López Martínez, José Maria and Lumbreras Martin, Julio and Guijarro Lomeña, Alberto and Rodriguez Hurtado, Encarnación
Quantification of the effect of both technical and non-technical measures from road transport on Spain's emissions projections.
In: "Air Pollution 2008. Sixteenth International Conference on Modelling, Monitoring and Management of Air Pollution", 22/09/2008-24/09/2008, Skiathos, Grecia. ISBN 978-1-845-64127-6. pp..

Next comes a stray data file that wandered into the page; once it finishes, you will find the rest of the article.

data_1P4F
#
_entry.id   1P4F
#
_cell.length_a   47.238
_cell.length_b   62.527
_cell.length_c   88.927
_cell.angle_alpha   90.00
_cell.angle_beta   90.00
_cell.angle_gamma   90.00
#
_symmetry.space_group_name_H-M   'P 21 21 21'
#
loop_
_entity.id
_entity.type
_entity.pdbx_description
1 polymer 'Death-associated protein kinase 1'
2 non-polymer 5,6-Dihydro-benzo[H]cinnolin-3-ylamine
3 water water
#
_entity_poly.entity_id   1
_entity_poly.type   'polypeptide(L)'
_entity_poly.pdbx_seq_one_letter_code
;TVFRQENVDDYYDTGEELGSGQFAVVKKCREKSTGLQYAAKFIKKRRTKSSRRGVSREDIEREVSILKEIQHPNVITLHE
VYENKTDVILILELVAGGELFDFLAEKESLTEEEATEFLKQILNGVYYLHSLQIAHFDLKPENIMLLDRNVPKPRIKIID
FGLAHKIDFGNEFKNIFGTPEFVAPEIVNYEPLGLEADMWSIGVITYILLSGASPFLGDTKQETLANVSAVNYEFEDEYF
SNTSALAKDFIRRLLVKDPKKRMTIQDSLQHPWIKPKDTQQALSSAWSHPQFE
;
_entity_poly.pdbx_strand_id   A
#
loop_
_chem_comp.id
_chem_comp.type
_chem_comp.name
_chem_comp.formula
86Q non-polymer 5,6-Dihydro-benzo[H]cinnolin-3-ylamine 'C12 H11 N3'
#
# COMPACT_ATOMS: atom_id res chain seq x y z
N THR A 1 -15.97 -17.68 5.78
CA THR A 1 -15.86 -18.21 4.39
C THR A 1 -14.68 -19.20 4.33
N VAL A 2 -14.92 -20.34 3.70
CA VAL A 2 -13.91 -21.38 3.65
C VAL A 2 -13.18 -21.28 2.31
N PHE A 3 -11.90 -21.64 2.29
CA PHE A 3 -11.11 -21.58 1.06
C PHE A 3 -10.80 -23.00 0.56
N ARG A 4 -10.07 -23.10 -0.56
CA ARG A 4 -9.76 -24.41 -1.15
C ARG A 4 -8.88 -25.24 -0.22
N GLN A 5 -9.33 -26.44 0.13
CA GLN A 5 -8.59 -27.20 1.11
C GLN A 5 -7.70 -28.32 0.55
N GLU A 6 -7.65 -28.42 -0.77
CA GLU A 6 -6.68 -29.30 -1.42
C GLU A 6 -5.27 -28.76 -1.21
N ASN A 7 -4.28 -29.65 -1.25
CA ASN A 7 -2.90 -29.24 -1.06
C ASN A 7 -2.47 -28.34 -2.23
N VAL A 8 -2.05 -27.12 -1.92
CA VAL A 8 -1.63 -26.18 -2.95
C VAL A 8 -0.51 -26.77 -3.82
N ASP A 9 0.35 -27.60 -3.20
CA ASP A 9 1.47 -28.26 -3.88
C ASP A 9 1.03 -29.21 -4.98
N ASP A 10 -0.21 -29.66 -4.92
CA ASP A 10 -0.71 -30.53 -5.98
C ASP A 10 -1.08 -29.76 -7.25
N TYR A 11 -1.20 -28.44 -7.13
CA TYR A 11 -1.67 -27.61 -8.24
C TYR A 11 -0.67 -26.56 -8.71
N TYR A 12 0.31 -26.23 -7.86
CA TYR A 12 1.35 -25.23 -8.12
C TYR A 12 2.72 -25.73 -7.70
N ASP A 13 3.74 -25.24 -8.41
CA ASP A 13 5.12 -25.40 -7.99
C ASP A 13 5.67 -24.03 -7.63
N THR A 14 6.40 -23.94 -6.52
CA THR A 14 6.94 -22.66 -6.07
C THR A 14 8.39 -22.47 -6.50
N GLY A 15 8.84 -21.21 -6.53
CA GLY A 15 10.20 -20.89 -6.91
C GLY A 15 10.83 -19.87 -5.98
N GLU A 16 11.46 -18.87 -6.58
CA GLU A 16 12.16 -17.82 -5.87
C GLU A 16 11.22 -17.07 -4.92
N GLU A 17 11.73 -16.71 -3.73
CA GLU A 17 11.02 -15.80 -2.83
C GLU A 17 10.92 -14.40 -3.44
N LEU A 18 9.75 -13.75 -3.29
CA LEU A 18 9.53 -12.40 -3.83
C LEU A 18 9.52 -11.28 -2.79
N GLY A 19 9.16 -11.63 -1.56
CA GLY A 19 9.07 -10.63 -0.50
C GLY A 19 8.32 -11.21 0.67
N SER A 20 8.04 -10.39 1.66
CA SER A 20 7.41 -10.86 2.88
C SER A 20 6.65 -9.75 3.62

Atmospheric emissions from road transport have increased all around the world since 1990 more rapidly than from other pollution sources. Moreover, they contribute to more than 25% of total emissions in the majority of the European Countries. This situation confirms the importance of road transport when complying with emission ceilings (e.g. Kyoto Protocol and National Emissions Ceilings Directive). A methodology has been developed to evaluate the effect of transport measures on atmospheric emissions (EmiTRANS). Its application to Spain in the horizon of 2020 allows the quantification of the effect of several measures on emission reductions. This quantification was done through scenario development. Several scenarios were calculated considering technical measures (e.g. vehicle scrapping systems, higher penetration of hybrid and electric vehicles, fuel substitution, etc.) and non-technical measures (mileage reduction, implementation of Low Emission Zones and/or Congestion Charges in main cities, reduction of average speeds, logistical improvements that affects heavy duty vehicle load factors, etc.). The scenarios show the effect of each measure on NOx, SO2, CO, PM10, PM2.5, VOC, CO2 and CH4 emissions. The main conclusion is the necessity to combine both technical and non-technical measures to increase global effectiveness. In the analysis of specific pollutants, there is a great dispersion on reductions effect: technical measures are more effective to reduce air pollutants while non-technical measures are better options to reduce greenhouse effect gases (even though they also reduce air pollutants in a less efficient way).